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Expect corrective action, retraining as a result of TSA security breach at Tampa airport

In the first half of this year, Tampa International recorded 67 weapons detected at TSA checkpoints.

TAMPA, Fla. — The Transportation Security Administration says mistakes were made and that corrective action will be taken following Friday night’s security breach at Tampa International Airport when someone was able to get past a security checkpoint with a gun.

No one was injured, but the airport’s Airside F, which primarily serves American Airlines, had to be evacuated. Flights operations were delayed for about an hour and a half as passengers needed to be rescreened as a security precaution.

For regular business travelers like Deedra Walker, there's simply no room for error when it comes to security at a TSA checkpoint.

“It was quite disturbing because, I mean, we're just vulnerable,” she said of the incident. “It could be someone is just inexperienced and maybe there's some corrections that need to be made.”

The passenger who was later arrested for bringing the gun through security has been identified as 25-year-old Abraham Yacoub.

It appears when Yacoub went through security, TSA spotted what they thought might be a weapon on their X-ray machine, but apparently, agents sent the wrong carry-on bag back through for secondary rescreening.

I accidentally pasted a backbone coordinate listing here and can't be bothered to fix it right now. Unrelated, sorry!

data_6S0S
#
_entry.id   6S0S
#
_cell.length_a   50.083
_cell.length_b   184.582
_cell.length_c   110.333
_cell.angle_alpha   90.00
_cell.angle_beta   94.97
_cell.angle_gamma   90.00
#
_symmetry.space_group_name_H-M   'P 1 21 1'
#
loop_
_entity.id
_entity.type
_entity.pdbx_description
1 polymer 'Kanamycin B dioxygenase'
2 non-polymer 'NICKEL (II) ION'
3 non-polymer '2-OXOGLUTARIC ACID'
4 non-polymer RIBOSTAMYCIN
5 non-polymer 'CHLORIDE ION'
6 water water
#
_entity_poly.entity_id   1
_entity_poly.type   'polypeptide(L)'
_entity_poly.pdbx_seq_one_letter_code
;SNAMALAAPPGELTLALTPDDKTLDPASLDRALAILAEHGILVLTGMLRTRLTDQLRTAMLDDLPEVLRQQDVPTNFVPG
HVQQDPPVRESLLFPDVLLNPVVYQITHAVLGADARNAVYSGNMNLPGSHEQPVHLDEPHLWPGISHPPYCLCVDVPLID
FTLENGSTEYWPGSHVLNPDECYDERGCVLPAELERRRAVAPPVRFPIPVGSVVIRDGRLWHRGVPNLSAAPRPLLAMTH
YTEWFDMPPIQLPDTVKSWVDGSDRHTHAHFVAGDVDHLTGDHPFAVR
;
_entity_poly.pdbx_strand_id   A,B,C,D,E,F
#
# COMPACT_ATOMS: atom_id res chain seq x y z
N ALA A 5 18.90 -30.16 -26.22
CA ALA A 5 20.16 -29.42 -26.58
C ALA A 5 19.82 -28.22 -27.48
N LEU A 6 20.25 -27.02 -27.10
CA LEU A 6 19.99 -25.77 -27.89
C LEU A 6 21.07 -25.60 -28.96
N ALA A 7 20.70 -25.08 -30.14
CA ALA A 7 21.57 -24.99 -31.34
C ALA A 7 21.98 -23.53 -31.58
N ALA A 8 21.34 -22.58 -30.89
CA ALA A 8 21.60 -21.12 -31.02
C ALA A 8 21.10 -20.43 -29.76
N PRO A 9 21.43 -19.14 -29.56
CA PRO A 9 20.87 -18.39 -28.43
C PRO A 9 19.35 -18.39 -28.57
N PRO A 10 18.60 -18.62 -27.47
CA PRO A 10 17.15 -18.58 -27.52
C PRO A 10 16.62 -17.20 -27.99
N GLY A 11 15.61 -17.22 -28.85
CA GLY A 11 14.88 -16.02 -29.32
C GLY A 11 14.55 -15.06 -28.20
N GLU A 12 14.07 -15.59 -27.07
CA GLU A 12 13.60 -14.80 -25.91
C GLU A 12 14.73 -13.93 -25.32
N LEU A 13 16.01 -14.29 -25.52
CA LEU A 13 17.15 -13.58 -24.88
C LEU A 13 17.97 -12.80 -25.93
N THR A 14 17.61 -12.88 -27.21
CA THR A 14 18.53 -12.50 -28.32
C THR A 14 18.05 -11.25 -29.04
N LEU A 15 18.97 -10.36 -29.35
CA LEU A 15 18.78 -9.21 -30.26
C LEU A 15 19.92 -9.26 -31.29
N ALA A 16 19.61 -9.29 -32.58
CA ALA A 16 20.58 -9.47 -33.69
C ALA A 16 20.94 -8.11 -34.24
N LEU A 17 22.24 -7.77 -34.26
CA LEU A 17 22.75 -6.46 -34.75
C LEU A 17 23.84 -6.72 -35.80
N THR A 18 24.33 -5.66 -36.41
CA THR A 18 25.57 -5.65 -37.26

By that time, Yacoub had taken his bag with the gun and entered the terminal. The TSA says the gun was found by airport police in a restroom trash bin.

Using security techniques, law enforcement quickly identified and located him.

“That part is still under investigation,” TPA Police Chief Charlie Vazquez said shortly after the incident. “I would say I would refer to you that that is TSA's process. I would refer you to TSA for that answer.”

TSA provided the following statement, in full, Monday afternoon:

"TSA utilizes a multi-layered approach to security and takes its role in this situation very seriously. A passenger at Tampa International Airport (TPA) was arrested by police Friday evening following a security incident at Airside F. The incident involved a firearm discovered among the man’s carry-on items.

"While the checkpoint screening technology detected the firearm, the wrong bag was flagged for additional search and the passenger collected his property and proceeded into the terminal area. 

"Immediately upon noticing an incorrect bag was flagged, TSA temporarily suspended screening operations and airport police redirected all passengers to the Main Terminal while they conducted a precautionary sweep to ensure the safety and security of everyone. During the search of the airside which included use of CCTV cameras, TSA worked closely with local police, who found the firearm in a restroom trash bin. The firearm was secured by local police and the passenger was taken into custody.

"We are continuing to investigate the incident with our airport and law enforcement partners."

A TSA spokesman said the agency is taking responsibility for the mistake. Also, expect there to be corrective action taken, including retraining, as a direct result of this incident.

In the first half of this year, Tampa International recorded 67 weapons detected at TSA checkpoints. That’s up from 54 in the same time period last year.

“I think there are always going to be instances in the world that we live in now. So, it's just part of life. And I think these guys do a great job. The best they can do,” passenger Brenda Price said.

Still, others say the TSA checkpoint is one place where the potential consequences of making those mistakes are just too perilous.

“No. It's definitely something that needs to be corrected,” Walker said. “Absolutely needs to be corrected.”

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